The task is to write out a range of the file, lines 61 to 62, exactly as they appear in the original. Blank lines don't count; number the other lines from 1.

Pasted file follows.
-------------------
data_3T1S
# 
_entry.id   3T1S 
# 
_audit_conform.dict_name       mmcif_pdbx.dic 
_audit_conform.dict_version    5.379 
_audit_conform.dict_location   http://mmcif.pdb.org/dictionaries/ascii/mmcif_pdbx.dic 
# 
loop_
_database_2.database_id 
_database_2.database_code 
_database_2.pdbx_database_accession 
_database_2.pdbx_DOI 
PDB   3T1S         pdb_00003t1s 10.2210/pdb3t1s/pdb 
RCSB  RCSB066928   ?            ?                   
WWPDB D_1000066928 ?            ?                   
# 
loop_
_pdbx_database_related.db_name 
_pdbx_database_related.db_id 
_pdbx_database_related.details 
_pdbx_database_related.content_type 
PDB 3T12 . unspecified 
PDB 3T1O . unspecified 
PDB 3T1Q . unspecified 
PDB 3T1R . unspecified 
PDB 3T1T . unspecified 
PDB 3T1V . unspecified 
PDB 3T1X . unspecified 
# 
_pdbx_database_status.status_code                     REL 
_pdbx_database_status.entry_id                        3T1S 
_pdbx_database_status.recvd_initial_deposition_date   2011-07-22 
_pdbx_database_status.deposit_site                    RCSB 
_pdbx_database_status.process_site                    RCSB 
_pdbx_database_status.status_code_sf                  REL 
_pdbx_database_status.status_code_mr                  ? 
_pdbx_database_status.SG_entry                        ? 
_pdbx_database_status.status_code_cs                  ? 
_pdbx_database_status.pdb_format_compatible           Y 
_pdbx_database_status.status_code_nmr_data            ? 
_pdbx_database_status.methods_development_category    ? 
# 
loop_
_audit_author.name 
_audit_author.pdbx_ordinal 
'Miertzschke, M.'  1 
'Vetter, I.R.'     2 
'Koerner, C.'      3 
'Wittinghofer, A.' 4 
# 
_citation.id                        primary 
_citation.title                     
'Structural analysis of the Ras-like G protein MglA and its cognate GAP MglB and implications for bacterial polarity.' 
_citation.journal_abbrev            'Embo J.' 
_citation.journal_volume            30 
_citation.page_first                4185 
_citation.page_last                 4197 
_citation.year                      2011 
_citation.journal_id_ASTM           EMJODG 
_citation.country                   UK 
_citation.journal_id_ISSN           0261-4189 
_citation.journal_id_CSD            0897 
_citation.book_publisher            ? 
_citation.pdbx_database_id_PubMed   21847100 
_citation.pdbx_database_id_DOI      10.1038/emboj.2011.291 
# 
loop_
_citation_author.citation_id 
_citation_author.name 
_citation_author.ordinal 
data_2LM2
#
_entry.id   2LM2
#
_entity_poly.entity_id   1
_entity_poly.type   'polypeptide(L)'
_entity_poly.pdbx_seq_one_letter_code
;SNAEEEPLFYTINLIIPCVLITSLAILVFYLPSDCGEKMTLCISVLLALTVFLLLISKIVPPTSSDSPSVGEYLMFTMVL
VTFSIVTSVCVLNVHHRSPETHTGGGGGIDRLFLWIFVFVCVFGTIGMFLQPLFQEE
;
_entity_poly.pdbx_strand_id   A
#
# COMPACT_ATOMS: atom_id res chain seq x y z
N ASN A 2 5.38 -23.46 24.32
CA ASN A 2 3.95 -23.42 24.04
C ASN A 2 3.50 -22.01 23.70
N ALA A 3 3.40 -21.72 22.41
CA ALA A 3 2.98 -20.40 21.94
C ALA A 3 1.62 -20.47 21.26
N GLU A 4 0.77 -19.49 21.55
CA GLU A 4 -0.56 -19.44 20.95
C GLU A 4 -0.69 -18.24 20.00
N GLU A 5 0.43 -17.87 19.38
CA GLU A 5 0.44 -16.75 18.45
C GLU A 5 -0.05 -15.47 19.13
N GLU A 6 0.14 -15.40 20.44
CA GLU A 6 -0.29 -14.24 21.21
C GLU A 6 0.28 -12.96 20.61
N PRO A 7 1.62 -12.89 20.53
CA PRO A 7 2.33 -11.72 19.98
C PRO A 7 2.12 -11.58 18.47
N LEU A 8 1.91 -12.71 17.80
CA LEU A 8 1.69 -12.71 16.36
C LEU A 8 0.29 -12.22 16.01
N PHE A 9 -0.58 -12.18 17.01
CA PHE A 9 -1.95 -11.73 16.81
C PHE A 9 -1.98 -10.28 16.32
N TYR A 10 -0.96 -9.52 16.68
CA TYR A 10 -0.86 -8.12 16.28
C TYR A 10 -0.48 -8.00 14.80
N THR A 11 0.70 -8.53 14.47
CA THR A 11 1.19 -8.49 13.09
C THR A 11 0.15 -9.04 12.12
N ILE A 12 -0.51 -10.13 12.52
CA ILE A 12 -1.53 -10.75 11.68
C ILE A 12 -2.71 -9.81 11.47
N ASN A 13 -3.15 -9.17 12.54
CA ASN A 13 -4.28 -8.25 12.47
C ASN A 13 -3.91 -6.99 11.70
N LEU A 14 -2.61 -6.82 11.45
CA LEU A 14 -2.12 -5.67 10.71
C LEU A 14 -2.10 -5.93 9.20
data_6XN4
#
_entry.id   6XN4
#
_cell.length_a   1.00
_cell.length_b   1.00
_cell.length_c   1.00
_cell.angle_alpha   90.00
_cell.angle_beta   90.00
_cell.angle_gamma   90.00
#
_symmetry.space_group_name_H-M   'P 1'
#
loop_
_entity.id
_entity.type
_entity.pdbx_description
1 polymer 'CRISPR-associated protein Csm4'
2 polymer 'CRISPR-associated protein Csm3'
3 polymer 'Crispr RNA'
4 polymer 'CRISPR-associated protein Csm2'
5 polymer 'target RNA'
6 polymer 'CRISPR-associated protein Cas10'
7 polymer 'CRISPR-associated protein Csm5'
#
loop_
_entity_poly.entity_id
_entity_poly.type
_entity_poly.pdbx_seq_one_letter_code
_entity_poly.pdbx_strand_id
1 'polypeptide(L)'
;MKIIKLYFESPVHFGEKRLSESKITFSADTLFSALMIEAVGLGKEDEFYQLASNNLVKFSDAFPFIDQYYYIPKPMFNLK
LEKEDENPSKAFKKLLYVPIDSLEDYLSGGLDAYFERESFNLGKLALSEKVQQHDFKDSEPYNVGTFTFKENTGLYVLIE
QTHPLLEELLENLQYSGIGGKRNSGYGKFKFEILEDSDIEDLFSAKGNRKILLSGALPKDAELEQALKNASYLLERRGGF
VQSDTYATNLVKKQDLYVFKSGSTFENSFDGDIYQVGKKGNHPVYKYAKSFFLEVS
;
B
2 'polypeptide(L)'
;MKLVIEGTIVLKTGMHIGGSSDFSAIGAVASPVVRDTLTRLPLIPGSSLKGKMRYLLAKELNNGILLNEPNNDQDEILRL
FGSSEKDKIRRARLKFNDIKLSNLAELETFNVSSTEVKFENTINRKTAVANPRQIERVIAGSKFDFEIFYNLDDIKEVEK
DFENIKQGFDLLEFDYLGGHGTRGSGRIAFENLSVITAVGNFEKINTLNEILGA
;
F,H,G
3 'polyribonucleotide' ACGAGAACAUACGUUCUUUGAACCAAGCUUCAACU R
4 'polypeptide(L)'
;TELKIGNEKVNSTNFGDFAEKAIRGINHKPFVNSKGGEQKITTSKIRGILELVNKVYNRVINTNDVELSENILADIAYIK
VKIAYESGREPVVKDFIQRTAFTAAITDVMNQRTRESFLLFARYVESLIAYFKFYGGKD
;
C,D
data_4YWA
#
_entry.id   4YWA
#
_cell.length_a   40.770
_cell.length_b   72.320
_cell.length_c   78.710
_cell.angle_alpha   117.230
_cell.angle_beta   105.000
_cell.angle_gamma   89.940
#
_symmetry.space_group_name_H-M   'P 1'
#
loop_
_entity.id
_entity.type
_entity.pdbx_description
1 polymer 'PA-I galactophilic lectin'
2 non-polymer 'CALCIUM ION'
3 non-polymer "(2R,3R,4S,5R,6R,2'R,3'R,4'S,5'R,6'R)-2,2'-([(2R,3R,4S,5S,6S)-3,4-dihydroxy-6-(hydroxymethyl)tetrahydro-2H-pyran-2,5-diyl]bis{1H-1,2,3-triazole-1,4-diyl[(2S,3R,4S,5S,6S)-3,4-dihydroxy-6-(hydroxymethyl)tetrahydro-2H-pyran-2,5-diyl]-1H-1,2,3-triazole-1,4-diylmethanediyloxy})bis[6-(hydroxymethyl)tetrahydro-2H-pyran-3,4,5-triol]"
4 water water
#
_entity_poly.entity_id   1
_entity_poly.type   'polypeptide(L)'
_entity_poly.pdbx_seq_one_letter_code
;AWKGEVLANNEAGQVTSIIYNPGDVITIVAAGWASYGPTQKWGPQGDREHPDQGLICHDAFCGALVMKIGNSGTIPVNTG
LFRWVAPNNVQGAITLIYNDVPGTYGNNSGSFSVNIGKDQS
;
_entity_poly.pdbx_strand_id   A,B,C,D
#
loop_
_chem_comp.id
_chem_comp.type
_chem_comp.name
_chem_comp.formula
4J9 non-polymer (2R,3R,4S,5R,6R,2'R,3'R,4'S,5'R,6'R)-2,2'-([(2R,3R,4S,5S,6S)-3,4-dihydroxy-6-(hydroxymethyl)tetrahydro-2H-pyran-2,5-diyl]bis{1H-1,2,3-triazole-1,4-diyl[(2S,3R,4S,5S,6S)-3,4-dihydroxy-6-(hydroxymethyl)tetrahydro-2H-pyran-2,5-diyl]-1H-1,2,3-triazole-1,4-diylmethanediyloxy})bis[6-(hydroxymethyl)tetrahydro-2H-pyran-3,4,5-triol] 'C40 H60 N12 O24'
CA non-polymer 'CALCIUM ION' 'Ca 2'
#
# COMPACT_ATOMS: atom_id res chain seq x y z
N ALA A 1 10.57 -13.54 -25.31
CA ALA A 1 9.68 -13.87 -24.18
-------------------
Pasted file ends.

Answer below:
_citation.country                   UK 
_citation.journal_id_ISSN           0261-4189 